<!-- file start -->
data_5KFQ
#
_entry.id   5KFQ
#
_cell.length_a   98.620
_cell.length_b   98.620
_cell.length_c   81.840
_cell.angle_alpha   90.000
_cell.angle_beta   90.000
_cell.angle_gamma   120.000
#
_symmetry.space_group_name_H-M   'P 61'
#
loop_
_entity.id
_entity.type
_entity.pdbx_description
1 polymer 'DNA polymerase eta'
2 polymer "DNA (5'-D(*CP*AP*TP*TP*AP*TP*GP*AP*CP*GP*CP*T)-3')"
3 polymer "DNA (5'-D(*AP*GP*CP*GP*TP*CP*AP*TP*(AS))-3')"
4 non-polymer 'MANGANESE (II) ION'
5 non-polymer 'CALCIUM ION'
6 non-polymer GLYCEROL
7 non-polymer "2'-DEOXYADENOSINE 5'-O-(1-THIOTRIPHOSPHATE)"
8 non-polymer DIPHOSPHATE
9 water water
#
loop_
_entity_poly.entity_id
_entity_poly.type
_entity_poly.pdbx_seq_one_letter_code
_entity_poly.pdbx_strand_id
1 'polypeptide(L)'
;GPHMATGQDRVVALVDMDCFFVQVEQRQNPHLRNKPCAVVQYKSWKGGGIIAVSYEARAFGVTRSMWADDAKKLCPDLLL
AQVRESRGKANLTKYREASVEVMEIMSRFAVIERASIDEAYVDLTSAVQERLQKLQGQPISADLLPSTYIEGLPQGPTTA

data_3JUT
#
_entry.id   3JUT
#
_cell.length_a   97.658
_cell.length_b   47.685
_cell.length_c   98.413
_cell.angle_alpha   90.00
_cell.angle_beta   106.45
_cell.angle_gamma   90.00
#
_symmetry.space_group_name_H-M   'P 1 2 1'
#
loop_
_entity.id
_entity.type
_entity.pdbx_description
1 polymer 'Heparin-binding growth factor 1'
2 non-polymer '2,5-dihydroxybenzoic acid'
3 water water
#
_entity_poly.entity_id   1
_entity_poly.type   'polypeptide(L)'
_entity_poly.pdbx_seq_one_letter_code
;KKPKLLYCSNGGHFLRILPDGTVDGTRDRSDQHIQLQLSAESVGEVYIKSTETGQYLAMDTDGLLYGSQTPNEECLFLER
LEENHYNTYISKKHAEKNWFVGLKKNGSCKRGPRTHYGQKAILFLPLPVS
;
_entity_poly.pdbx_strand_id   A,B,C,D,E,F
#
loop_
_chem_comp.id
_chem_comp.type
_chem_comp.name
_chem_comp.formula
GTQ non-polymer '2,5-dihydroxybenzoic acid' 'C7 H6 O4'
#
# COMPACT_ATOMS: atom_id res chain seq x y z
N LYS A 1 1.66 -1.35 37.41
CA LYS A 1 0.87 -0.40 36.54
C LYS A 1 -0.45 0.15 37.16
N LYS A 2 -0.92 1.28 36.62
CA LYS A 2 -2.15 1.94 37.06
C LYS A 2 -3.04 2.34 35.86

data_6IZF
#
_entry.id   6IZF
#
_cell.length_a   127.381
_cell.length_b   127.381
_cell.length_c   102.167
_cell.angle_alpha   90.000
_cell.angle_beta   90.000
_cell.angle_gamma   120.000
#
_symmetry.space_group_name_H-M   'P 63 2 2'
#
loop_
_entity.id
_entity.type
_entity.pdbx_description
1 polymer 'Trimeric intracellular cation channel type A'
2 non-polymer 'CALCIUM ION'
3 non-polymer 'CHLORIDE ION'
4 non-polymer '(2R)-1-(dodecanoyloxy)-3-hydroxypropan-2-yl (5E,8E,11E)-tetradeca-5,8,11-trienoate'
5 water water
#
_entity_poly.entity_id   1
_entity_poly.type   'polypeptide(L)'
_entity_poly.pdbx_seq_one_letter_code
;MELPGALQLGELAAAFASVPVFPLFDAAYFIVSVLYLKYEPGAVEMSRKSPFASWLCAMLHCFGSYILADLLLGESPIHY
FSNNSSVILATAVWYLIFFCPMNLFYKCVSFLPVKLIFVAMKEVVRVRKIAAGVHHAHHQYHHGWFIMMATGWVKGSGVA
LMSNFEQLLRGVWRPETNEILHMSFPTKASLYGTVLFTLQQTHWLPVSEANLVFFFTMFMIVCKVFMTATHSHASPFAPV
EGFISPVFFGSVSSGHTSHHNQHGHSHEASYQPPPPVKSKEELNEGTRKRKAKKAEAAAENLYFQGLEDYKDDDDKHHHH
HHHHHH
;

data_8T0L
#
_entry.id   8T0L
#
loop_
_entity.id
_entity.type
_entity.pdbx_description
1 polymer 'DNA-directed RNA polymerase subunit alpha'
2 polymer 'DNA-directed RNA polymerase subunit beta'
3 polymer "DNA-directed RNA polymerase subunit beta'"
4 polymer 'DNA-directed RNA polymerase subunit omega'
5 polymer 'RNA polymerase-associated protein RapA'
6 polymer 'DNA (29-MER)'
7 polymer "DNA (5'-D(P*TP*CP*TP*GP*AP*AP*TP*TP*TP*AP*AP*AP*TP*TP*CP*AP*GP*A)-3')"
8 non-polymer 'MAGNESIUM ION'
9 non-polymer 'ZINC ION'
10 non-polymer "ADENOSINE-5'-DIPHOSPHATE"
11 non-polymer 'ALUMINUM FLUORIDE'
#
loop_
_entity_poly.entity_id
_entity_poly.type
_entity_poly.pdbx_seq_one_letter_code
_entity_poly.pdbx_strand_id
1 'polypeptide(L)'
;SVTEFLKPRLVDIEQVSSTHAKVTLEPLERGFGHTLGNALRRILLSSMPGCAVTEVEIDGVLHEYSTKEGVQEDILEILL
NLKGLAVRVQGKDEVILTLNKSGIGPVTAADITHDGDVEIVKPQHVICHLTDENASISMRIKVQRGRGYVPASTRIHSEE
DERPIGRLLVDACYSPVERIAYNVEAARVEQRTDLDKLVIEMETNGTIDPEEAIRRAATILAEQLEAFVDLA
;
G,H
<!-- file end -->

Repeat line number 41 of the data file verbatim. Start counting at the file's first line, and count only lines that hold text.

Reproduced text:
_cell.length_b   47.685